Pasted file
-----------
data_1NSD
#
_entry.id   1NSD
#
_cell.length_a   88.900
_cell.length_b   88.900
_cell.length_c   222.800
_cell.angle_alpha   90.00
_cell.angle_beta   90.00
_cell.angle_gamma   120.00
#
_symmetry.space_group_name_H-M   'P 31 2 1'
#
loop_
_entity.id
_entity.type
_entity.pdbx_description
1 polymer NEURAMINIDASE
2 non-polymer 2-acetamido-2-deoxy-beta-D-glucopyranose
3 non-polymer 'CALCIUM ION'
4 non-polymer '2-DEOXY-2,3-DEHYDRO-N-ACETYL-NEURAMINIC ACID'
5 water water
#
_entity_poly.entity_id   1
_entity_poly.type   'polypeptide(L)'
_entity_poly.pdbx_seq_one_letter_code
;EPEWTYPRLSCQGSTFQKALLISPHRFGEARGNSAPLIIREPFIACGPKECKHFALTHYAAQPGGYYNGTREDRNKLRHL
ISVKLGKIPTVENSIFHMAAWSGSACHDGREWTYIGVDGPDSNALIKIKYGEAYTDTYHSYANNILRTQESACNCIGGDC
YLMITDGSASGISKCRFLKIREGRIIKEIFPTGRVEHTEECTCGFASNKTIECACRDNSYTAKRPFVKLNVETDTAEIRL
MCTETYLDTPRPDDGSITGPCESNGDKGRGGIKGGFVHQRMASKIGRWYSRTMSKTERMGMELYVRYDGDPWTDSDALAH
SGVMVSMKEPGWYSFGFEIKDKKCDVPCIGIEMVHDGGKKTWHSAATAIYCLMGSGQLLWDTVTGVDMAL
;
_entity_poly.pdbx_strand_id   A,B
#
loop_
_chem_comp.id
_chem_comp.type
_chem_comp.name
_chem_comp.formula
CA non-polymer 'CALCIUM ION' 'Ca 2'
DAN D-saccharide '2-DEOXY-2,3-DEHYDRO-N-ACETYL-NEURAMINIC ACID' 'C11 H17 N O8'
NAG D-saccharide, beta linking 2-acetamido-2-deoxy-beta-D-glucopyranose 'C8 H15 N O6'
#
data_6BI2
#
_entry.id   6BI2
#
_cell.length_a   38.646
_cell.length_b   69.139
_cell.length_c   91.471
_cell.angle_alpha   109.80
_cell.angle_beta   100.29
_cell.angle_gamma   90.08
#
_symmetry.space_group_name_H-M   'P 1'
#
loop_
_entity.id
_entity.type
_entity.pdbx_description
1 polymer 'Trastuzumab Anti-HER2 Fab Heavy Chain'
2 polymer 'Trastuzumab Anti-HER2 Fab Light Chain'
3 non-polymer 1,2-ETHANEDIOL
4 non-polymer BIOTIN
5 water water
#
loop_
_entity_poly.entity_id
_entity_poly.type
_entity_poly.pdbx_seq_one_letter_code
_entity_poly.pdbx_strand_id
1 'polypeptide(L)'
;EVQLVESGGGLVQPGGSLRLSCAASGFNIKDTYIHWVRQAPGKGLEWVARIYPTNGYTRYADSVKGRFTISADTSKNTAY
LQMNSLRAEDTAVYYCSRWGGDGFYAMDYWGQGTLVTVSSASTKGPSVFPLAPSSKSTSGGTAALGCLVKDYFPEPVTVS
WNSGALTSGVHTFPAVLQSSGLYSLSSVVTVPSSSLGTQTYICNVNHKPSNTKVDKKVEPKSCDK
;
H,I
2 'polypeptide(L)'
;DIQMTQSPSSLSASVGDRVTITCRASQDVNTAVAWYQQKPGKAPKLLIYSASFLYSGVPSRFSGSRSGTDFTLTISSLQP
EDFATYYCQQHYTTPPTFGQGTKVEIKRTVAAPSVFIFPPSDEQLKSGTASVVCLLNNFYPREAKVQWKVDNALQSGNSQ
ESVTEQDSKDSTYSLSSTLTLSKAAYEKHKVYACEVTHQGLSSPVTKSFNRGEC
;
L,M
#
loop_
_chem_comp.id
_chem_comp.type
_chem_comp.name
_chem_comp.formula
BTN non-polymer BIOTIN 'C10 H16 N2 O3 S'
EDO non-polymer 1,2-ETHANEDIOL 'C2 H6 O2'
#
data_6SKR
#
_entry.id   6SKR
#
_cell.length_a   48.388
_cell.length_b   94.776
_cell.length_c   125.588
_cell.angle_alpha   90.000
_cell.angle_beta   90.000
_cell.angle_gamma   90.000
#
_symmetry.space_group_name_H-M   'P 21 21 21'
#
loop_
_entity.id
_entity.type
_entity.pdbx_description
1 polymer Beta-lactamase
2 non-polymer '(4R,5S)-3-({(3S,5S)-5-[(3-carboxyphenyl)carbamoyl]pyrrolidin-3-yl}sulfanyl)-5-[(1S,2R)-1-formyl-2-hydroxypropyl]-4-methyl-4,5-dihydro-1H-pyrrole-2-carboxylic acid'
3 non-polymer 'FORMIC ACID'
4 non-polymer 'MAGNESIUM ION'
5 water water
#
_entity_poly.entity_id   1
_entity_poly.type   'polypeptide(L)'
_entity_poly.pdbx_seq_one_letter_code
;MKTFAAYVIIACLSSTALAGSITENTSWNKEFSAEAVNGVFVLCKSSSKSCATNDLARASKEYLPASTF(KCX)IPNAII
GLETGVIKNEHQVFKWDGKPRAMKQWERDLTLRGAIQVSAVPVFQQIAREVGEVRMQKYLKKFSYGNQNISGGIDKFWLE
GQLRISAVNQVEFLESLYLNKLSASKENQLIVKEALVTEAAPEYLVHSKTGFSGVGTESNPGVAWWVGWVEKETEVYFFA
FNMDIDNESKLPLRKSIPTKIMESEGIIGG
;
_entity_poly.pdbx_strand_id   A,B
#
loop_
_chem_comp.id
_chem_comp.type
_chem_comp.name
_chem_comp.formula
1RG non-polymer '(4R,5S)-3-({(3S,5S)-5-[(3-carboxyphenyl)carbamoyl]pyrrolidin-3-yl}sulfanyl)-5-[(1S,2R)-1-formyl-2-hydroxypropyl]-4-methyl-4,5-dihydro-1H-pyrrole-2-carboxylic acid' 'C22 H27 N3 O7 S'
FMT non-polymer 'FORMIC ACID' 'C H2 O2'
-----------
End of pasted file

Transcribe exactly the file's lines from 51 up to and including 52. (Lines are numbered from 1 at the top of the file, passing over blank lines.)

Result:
_cell.angle_alpha   109.80
_cell.angle_beta   100.29